Formation of a 2D vortex pair and its 3D breakup: an experimental study

Formation of a 2D vortex pair and its 3D breakup: an experimental study  Vortex pairs are studied using a dye tracing visualisation technique and a particle tracking velocimetry system. The vortex pairs are produced by gravity induced inlets of water issued through a uniform gap. The inlet Reynolds number is Re=Ud/ν≈875 in all tests (d being the gap width and U the cross sectional mean velocity), i.e. the flow is in the laminar regime. Initially, the dipolar vortex structure is two-dimensional, but after travelling a distance of a few times its own width, the flow structure becomes unstable, breaks up and changes into a three-dimensional flow structure. The breakup appears to be caused by an axial flow in the core centres of each vortex of the dipolar structure. These axial flows are induced by boundary effects related to the von Karman viscous pump. After the breakup, it is believed that a vortex ring is formed through reconnection of rudiments from the dipolar structure mediated by the wall induced vorticity. http://www.deepdyve.com/assets/images/DeepDyve-Logo-lg.png Experiments in Fluids Springer Journals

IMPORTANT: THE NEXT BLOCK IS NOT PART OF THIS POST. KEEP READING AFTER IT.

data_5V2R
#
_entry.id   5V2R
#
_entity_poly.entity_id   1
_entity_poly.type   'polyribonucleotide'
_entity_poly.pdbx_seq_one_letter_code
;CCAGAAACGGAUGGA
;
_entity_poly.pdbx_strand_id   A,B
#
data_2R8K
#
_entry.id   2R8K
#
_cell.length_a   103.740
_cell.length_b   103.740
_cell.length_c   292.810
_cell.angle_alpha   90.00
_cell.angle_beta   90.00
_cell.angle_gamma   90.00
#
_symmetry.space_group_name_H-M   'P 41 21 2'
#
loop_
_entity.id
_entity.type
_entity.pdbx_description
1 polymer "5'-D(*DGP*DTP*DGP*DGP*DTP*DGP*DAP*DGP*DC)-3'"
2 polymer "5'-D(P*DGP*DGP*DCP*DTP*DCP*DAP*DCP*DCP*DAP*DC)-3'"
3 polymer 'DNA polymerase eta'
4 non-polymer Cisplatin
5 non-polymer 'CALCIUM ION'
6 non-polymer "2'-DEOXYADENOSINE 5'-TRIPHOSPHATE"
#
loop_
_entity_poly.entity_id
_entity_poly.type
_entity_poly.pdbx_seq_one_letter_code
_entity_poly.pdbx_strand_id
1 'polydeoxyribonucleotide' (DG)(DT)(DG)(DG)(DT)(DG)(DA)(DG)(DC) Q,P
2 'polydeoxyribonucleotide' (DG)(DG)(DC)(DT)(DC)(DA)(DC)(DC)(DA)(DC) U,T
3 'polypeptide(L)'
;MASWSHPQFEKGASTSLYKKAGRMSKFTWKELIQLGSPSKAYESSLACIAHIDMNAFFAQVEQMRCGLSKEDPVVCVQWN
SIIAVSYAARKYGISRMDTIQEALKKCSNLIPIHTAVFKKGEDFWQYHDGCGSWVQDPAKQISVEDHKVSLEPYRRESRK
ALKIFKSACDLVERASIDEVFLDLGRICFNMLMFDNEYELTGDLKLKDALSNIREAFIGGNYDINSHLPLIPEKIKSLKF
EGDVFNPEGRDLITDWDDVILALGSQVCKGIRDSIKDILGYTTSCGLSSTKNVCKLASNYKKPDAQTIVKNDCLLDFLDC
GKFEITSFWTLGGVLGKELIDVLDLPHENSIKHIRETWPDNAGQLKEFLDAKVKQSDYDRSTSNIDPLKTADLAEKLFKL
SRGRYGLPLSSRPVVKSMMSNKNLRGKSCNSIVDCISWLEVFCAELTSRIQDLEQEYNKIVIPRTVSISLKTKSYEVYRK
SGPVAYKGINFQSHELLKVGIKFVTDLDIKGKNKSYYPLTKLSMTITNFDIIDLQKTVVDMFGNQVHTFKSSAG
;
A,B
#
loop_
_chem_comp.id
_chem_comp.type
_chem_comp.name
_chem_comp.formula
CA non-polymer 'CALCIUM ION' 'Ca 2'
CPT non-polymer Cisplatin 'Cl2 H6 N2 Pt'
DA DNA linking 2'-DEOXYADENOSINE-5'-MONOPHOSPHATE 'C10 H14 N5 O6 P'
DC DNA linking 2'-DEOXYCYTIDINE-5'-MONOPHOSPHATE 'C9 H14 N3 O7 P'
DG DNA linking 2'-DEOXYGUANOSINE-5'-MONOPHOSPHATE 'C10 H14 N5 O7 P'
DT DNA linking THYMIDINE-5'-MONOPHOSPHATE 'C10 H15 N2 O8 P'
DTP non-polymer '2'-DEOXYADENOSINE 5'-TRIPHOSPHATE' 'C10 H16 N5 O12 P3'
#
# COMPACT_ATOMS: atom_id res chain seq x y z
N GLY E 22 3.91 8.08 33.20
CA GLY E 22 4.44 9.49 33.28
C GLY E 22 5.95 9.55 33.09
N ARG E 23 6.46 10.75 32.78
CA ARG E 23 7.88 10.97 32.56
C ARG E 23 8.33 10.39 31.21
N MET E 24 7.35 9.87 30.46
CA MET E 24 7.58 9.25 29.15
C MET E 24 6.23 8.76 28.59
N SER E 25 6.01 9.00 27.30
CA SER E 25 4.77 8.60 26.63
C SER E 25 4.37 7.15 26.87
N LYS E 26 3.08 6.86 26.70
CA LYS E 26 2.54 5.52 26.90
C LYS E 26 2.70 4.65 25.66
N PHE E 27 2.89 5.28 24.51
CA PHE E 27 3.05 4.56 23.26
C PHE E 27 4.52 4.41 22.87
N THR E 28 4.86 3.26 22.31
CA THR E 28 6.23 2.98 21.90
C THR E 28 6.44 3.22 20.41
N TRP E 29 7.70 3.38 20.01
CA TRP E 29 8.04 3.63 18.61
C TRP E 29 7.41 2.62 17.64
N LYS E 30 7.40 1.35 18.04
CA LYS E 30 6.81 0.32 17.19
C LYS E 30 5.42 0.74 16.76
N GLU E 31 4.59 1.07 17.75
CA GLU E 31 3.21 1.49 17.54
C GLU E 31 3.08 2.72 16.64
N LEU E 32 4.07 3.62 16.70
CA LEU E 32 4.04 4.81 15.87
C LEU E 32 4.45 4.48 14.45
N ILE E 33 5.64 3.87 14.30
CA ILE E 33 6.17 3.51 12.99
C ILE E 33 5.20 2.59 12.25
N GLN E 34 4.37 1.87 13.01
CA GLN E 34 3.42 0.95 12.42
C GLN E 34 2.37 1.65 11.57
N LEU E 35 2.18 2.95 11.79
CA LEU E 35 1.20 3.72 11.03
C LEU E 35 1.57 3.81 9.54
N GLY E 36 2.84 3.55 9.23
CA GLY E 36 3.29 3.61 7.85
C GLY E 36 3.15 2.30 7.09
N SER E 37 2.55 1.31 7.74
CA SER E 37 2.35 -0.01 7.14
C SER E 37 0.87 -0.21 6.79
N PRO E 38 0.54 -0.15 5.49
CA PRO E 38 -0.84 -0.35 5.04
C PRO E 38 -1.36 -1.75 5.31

Formation of a 2D vortex pair and its 3D breakup: an experimental study

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Publisher
Springer-Verlag
Copyright
Copyright © 1997 by Springer-Verlag Berlin Heidelberg
Subject
Engineering; Engineering Fluid Dynamics; Fluid- and Aerodynamics; Engineering Thermodynamics, Heat and Mass Transfer
ISSN
0723-4864
eISSN
1432-1114
D.O.I.
10.1007/s003480050083
Publisher site
See Article on Publisher Site

Abstract

 Vortex pairs are studied using a dye tracing visualisation technique and a particle tracking velocimetry system. The vortex pairs are produced by gravity induced inlets of water issued through a uniform gap. The inlet Reynolds number is Re=Ud/ν≈875 in all tests (d being the gap width and U the cross sectional mean velocity), i.e. the flow is in the laminar regime. Initially, the dipolar vortex structure is two-dimensional, but after travelling a distance of a few times its own width, the flow structure becomes unstable, breaks up and changes into a three-dimensional flow structure. The breakup appears to be caused by an axial flow in the core centres of each vortex of the dipolar structure. These axial flows are induced by boundary effects related to the von Karman viscous pump. After the breakup, it is believed that a vortex ring is formed through reconnection of rudiments from the dipolar structure mediated by the wall induced vorticity.

Journal

Experiments in FluidsSpringer Journals

Published: May 22, 1997

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